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abstract = "Objective: To determine whether code status, advance directives, and decisions to limit life support were different for patients with limited English proficiency (LEP) in the intensive care unit (ICU) as compared with patients whose primary language was English. Patients and Methods: We conducted a retrospective cohort study in adult patients admitted to 7 ICUs in a single tertiary academic medical center from May 31, 2011, through June 1, 2014. Results: Of the 27,523 patients admitted to the ICU, 779 (2.8{\%}) had LEP. When adjusted for severity of illness, sex, education level, and insurance status, patients with LEP were less likely to change their code status from full code to do not resuscitate during ICU admission (odds ratio [OR], 0.62; 95{\%} CI, 0.46-0.82; P<.001) and took 3.8 days (95{\%} CI, 1.9-5.6 days; P<.001) longer to change to do not resuscitate. Patients with LEP who died in the ICU were less likely to receive a comfort measures order set (OR, 0.38; 95{\%} CI, 0.16-0.91; P=.03) and took 19.1 days (95{\%} CI, 13.2-25.1 days; P<.001) longer to transition to comfort measures only. Patients with LEP were less likely to have an advance directive (OR, 0.23; 95{\%} CI, 0.18-0.29; P<.001), more likely to receive mechanical ventilation (OR, 1.26; 95{\%} CI, 1.07-1.48; P=.005), and more likely to have restraints used (OR, 1.36; 95{\%} CI, 1.11-1.65; P=.003). The hospital length of stay was 2.7 days longer for patients with LEP. Additional adjustment for religion, race, and age yielded similar results. Conclusion: There are important differences in end-of-life care and decision making for patients with LEP.",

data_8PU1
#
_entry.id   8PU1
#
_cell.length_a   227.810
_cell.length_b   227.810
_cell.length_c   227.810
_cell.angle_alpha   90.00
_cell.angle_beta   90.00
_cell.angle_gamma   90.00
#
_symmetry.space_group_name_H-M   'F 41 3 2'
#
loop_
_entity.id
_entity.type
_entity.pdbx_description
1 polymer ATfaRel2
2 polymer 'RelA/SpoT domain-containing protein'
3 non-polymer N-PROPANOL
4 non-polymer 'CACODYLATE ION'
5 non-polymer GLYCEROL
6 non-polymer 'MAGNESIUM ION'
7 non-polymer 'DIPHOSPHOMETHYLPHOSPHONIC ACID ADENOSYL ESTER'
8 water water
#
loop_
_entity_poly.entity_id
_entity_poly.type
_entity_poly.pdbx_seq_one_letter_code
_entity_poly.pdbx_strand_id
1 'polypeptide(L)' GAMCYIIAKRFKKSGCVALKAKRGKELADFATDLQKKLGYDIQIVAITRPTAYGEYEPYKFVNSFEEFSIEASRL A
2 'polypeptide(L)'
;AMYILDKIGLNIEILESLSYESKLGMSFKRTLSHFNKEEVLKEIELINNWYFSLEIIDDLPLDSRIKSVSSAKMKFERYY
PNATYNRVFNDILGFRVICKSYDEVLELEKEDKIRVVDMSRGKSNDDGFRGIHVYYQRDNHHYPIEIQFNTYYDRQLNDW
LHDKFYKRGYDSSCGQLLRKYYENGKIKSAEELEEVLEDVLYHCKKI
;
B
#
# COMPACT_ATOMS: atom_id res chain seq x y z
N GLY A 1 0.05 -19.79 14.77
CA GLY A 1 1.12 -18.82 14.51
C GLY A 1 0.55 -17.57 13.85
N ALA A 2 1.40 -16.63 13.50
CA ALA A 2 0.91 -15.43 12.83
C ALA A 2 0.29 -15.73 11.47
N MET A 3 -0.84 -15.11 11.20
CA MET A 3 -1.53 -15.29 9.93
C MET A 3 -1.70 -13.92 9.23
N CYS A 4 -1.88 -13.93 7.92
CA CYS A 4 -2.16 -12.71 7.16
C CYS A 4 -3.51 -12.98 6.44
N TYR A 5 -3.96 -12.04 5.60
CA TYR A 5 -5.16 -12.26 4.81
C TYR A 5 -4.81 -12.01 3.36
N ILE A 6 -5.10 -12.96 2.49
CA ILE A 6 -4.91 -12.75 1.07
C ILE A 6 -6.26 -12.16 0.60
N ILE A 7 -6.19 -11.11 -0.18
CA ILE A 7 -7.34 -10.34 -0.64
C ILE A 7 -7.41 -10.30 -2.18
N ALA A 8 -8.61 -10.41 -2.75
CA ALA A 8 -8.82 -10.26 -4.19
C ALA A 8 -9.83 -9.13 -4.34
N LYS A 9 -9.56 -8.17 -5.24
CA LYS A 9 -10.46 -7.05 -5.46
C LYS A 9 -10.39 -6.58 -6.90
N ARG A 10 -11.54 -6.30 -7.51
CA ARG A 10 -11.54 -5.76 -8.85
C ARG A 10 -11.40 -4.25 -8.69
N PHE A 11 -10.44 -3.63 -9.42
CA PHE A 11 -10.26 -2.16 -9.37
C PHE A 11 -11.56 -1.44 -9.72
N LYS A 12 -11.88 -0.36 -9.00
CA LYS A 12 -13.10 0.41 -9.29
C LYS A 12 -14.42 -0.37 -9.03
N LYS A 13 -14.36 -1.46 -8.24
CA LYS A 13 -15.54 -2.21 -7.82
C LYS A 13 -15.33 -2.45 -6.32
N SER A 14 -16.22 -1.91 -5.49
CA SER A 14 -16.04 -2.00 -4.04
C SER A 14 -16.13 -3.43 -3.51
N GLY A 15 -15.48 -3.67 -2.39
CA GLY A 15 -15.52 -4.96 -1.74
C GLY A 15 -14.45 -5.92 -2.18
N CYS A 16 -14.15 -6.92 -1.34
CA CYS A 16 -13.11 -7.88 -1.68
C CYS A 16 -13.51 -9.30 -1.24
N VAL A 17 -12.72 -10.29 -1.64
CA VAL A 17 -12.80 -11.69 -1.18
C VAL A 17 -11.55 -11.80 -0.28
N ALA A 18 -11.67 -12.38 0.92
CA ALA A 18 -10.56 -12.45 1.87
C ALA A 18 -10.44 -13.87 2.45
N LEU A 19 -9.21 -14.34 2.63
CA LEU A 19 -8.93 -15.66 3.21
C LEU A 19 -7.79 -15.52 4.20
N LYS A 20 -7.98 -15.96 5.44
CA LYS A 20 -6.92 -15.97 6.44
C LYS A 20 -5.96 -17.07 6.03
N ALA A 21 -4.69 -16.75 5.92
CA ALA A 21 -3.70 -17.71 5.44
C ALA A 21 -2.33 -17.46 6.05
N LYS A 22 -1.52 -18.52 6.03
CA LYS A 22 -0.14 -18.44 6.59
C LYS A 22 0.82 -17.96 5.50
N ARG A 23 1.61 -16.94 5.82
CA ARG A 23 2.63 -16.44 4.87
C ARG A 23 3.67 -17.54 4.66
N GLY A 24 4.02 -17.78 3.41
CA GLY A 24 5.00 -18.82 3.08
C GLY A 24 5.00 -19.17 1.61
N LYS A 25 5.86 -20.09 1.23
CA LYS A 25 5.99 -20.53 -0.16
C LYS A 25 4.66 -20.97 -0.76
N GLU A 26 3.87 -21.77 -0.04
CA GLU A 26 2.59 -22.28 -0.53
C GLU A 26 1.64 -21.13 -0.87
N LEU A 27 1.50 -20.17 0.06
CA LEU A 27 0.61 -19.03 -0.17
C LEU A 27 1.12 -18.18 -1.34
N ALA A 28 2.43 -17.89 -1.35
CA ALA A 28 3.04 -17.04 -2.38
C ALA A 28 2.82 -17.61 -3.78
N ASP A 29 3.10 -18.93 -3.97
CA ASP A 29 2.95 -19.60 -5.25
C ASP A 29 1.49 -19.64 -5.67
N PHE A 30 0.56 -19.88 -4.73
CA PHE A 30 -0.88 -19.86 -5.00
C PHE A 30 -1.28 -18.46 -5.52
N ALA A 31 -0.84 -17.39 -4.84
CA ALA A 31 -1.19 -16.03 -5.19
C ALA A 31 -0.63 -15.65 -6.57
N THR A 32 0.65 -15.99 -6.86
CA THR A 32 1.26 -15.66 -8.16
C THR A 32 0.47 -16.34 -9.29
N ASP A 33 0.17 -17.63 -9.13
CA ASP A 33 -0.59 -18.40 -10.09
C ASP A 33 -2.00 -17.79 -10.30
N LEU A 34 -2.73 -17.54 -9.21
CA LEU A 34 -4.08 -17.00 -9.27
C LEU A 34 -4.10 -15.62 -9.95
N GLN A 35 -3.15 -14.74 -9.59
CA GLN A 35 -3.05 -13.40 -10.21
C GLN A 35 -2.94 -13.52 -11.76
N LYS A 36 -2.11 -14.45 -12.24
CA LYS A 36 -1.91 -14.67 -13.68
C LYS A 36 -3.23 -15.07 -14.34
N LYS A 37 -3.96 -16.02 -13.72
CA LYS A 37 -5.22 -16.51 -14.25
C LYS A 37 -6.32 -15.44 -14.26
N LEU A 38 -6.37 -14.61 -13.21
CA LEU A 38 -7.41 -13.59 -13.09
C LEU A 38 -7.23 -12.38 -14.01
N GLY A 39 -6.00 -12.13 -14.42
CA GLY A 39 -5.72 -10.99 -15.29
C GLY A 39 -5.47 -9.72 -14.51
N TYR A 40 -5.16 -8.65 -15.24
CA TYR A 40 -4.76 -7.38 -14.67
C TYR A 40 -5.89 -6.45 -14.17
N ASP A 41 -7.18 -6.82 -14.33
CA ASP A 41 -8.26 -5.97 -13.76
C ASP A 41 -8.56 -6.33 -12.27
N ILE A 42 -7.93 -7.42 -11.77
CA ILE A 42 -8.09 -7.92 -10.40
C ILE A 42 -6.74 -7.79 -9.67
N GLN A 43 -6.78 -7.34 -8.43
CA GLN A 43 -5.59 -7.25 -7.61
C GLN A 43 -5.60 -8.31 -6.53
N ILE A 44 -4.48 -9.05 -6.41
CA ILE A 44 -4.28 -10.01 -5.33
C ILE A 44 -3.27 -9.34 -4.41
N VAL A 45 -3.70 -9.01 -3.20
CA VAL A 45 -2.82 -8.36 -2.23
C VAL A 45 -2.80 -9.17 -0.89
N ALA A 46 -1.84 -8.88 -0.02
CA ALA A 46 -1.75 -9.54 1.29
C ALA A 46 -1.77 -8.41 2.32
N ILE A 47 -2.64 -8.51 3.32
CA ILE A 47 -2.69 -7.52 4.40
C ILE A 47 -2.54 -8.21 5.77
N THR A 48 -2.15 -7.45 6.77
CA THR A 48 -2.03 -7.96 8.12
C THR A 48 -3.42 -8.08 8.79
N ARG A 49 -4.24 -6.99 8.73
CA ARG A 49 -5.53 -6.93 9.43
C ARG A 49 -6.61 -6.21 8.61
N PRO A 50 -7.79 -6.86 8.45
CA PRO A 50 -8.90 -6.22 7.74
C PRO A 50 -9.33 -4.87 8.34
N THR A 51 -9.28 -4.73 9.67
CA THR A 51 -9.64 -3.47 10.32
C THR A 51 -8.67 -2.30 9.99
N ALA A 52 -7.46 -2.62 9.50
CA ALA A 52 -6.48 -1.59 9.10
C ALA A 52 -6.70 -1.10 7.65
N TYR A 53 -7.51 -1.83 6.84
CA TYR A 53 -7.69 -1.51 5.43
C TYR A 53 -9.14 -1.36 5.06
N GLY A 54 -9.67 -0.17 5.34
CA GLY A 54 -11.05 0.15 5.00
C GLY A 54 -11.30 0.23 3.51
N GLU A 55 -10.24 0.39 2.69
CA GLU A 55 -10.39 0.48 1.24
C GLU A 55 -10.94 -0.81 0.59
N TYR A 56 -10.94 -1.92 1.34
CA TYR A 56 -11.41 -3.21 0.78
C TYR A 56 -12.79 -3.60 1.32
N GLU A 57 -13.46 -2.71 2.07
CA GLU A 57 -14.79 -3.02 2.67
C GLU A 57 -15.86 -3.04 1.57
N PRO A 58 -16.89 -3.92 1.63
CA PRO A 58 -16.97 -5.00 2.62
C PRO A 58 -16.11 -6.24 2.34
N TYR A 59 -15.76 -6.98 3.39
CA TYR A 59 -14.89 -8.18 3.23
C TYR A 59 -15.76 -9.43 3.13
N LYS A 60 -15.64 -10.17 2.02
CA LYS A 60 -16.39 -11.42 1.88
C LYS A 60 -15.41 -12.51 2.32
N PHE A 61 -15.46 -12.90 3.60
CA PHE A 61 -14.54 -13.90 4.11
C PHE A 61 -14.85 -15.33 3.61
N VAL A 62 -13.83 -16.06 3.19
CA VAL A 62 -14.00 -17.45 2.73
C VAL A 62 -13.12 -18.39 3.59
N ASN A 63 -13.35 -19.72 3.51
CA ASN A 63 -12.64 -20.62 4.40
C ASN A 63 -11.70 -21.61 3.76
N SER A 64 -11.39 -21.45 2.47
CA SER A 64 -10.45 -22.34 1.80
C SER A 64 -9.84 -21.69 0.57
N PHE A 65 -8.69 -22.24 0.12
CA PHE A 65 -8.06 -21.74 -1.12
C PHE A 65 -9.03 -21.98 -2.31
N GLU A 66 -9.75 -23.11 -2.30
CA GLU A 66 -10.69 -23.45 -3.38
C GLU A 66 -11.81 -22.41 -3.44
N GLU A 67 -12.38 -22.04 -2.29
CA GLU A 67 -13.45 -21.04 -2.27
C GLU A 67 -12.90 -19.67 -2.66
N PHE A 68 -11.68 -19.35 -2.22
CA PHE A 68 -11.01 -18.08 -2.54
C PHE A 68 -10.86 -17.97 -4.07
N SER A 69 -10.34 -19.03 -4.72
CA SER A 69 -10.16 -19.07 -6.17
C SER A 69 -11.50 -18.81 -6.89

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AU - Barwise, Amelia

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AU - Novotny, Paul

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AU - Gajic, Ognjen

AU - Wilson, Michael

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N2 - Objective: To determine whether code status, advance directives, and decisions to limit life support were different for patients with limited English proficiency (LEP) in the intensive care unit (ICU) as compared with patients whose primary language was English. Patients and Methods: We conducted a retrospective cohort study in adult patients admitted to 7 ICUs in a single tertiary academic medical center from May 31, 2011, through June 1, 2014. Results: Of the 27,523 patients admitted to the ICU, 779 (2.8%) had LEP. When adjusted for severity of illness, sex, education level, and insurance status, patients with LEP were less likely to change their code status from full code to do not resuscitate during ICU admission (odds ratio [OR], 0.62; 95% CI, 0.46-0.82; P<.001) and took 3.8 days (95% CI, 1.9-5.6 days; P<.001) longer to change to do not resuscitate. Patients with LEP who died in the ICU were less likely to receive a comfort measures order set (OR, 0.38; 95% CI, 0.16-0.91; P=.03) and took 19.1 days (95% CI, 13.2-25.1 days; P<.001) longer to transition to comfort measures only. Patients with LEP were less likely to have an advance directive (OR, 0.23; 95% CI, 0.18-0.29; P<.001), more likely to receive mechanical ventilation (OR, 1.26; 95% CI, 1.07-1.48; P=.005), and more likely to have restraints used (OR, 1.36; 95% CI, 1.11-1.65; P=.003). The hospital length of stay was 2.7 days longer for patients with LEP. Additional adjustment for religion, race, and age yielded similar results. Conclusion: There are important differences in end-of-life care and decision making for patients with LEP.